the science of method cannot be denied, but which are so very 
far from having any real ground in nature itself, that it has often 
happened to well-meaning physico-theologians that " they have 
attributed it to the Creator in the plan of His creation, and 
have made its completeness and connexion to be sought for in 
the fact that nature, as the expression goes, makes no leap, 
because creatures with respect to their outward habit can be 
arranged so closely in gradation one with another." 

APPENDIX II. To p. 285. 
On the Succession of the different Earth-catastrophes. 

If petrifactions can be made of regular use for the archae- 
ology and the physical geography of the earth, as the surest 


documents in the archives of nature for the fruitful history of 
the catastrophes which have been connected with our planet 
since its creation, the study of them, and its tendency, demands 
as well a thorough critical comparison of them with the organized 
bodies of the present creation, as also an accurate investigation 
of their different localities, and their geognostical relations. 
The first important and instructive result which is immediately 
derived from this two-fold consideration is, that the lapidifica- 
tions are of extremely unequal antiquity; many, as the still fresh 
Salmo arcticus of the west coast of Greenland, which is, so to 
speak, merely mummified in the thin clayish-marl beds, is only 
of yesterday or the day before, in comparison with the thoroughly 
strange and puzzling impressions of unknown plants which are 
found in the grau-wacke strata of the Harz on the borders of 
the Gangberg in the depths of the earth, and which belong to 
the very oldest evidences of an organized creation on our planet. 
A wider examination of these differently made fossils, and of 
their equally various sort of condition, brings us to a closer 
conclusion as to the oldest history of the body of this earth, and 
upon the sort and consequences of the numerous catastrophes 
it has gone through, and through which its crust has acquired 
its present appearance, which has been built out of such great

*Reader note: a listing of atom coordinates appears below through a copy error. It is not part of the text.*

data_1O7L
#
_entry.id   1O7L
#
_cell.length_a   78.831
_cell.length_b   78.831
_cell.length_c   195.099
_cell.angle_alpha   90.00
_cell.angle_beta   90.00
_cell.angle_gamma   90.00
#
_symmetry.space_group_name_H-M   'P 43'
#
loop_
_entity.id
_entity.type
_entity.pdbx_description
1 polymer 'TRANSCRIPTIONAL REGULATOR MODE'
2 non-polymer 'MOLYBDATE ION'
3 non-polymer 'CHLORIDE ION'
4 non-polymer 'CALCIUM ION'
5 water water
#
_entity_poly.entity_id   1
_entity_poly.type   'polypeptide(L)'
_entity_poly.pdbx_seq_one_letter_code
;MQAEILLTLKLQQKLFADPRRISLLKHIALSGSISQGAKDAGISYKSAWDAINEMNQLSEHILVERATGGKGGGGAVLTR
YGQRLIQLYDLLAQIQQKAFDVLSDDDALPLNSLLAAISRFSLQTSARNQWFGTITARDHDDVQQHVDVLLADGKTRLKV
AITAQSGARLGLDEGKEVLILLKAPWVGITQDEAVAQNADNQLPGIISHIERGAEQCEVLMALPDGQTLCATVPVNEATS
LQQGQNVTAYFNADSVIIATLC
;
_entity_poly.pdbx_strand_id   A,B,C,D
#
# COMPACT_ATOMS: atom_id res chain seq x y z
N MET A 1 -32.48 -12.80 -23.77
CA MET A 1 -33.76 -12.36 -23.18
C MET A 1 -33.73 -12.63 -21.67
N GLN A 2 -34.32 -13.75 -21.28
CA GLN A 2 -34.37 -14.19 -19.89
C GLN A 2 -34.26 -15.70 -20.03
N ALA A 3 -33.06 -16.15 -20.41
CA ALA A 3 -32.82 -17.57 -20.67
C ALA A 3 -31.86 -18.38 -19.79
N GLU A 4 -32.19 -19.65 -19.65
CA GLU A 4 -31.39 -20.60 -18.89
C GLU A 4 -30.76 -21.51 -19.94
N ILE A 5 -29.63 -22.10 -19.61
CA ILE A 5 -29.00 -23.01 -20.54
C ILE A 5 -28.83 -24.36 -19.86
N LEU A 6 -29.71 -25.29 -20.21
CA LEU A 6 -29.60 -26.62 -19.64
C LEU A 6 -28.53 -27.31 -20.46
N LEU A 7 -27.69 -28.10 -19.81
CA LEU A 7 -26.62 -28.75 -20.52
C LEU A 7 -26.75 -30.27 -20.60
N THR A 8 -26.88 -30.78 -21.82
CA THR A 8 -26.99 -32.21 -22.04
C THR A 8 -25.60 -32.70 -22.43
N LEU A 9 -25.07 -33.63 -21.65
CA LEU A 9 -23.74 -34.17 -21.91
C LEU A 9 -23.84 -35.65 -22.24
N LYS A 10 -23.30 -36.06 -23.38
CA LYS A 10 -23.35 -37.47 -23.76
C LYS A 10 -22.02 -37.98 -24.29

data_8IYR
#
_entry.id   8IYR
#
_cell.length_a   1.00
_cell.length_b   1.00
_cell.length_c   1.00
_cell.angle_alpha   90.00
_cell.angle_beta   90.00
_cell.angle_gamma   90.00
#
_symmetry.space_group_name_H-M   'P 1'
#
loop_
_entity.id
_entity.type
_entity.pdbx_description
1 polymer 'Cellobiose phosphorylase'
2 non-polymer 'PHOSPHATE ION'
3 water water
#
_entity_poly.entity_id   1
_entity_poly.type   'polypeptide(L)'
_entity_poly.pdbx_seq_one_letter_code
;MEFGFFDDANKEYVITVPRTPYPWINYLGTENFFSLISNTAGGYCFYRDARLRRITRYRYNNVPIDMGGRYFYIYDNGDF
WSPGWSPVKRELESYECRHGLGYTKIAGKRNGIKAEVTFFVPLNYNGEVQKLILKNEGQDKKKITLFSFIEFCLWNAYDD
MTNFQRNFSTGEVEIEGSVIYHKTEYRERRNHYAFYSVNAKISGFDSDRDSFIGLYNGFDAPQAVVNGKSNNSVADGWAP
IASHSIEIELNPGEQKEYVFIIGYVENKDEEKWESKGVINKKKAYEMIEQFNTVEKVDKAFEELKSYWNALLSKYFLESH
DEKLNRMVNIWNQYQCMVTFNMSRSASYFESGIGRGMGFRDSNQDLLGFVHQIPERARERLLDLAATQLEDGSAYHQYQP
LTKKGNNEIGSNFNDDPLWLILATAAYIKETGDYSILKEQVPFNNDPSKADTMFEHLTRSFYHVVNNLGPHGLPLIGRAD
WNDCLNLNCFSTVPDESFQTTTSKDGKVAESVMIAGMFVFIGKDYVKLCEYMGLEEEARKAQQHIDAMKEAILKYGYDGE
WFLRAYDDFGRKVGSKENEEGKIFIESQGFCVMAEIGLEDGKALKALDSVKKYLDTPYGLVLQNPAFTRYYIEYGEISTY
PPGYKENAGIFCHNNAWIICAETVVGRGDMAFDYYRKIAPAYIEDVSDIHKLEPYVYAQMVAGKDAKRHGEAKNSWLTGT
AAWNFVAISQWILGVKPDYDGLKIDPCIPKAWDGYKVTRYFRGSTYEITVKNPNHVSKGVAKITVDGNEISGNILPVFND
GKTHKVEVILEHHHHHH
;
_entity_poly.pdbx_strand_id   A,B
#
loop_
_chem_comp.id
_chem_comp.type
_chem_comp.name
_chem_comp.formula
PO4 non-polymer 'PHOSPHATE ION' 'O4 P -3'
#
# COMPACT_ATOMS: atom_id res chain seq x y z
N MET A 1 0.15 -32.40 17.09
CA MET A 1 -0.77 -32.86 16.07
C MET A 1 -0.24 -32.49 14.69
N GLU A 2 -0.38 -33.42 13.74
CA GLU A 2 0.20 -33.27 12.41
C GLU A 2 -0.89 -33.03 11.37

convulsions. It is therefore my opinion, that the petrifactions 
may be arranged off-hand, according to their different antiquity, 
most easily in three principal divisions. First, those whose 
complete similarity with still existing representatives, as well 
as the positions they are found in, prove that they must be com- 
paratively the most recent; secondly, those far older, which 
have not indeed similar but still more or less allied analogues to 
them in the present creation, although in climates very distant 
from those which contain such fossil remains; finally, in the 
third place, the very oldest of all, consisting for the most part of 
creatures completely unknown, the records of a perfectly strange 
creation which has been completely destroyed. These three 
divisions may to a certain extent be compared to the three 
epochs in the oldest profane writings of an historical, heroic, and 
mythical period. 


The first of these divisions comprises, therefore, the rela- 
tively most modern lapidifications, those namely which seem to 
have been occasioned by partial local revolutions since the last 
general catastrophe which our planet suffered; and conse- 
quently, nothing but those whose representatives are still in 
existence, and which are closely allied to the fossil remains in 
the same country. Amongst them I reckon the uncommonly 
clear casts and remains from all six classes of the animal king- 
dom, and the numerous kinds of plants which are to be found